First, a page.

“America! America! God mend thine every flaw,
confirm thy soul in self-control, thy liberty in law.”
Katherine Lee Bates
This coming Sunday nearest the fourth of July we will have a patriotic hymn sing along after church. One of my favorites is the music to Katherine Lee Bates poem, “America the Beautiful.” “O beautiful for spacious skies for amber waves of grain.” Bates wrote the hymn after she arrived in a prairie wagon on top of the 14,000-foot Pike’s Peak near Colorado Springs in the summer of 1893.
I became connected to the poem and the hymn when I helped plan a pediatric radiology meeting at nearby Colorado Springs in 1994. I took a sabbatical from Children’s Hospital for six months in order to plan the international pediatric radiology meeting. I had much help from people all over the world, but I also had a touch of what Parker Palmer calls “functional atheism,” believing I was the “only” one who needed to get most of the work done.
After a year of planning and everything was ready, I vividly remember sitting in a board meeting in May at the event hotel just before the conference was about to begin. I looked out of the adjacent large bay window, and saw to my horror, the beginning of the last snow of winter, in May! I had planned in detail a multitude of outdoor activities that now would never see the light of day. I now keep a beautiful picture of snow on the tulips in front of the hotel to remind me of how little in life I can control.
There were a multitude of other hiccups. We recorded speakers for a meeting video. One speaker did not like his recording and required us to redo his filming at least five times. I will always be indebted to Marilyn Goske whom I had casually asked to watch over the videoing of the speakers. She patiently stayed with the speakers and missed the whole meeting to get this done. Another hiccup was our evening entertainment after dinner. We had scheduled the Air Force Academy Cadet Choir. Then without warning they were called to maneuvers. Our meeting planner booked a local children’s chorus. I was embarrassed that this would be amateurish and poorly performed. As you might expect, they were some of the most charming, talented and poised children performers I have ever seen. They ended their concert by going to individual members of the highly-educated, sophisticated audience and held their hands and sang directly to them. We all gave them a standing ovation through our tears, remembering that the children we serve as physicians can teach us so much about life as well as “American the Beautiful.”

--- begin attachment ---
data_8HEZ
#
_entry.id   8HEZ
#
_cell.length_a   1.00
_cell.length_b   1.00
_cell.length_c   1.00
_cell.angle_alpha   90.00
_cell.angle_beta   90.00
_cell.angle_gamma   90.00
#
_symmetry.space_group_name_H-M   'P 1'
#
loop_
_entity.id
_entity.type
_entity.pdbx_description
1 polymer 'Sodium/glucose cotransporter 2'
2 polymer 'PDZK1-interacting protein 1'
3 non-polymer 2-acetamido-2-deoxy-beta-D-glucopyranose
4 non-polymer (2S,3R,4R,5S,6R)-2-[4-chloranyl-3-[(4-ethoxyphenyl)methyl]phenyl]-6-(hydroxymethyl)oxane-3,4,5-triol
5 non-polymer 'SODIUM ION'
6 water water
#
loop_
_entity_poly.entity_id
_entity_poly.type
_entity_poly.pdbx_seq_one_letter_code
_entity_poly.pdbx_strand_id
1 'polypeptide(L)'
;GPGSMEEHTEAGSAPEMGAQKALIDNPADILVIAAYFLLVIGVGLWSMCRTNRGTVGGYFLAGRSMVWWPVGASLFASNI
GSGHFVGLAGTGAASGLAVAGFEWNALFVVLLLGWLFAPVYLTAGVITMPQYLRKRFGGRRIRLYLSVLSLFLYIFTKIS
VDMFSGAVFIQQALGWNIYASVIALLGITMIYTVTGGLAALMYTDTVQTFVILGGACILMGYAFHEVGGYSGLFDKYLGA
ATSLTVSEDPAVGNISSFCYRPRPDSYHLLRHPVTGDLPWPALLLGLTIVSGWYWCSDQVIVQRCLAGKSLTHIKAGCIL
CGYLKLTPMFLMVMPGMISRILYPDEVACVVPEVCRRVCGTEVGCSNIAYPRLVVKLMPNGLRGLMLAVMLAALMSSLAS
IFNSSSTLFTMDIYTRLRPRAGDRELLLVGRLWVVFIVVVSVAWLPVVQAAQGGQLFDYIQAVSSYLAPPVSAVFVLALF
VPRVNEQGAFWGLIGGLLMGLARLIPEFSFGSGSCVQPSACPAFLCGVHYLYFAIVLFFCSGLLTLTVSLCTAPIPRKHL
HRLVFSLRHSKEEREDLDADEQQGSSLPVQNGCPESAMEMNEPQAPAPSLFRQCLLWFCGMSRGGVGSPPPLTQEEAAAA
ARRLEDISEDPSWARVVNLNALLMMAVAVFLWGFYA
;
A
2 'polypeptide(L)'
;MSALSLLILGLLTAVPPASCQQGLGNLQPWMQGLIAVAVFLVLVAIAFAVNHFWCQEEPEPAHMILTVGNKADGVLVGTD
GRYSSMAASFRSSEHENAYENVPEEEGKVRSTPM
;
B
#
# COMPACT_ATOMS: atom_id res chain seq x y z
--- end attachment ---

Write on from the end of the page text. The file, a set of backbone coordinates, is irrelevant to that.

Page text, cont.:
I also learned from this meeting that no matter how hard I try, I am not in charge, that God provides amazing people around me who will take over situations that are overwhelming, and I especially learned after dinner that when a door unexpectedly closes, the next door that opens often is surprisingly magnificent.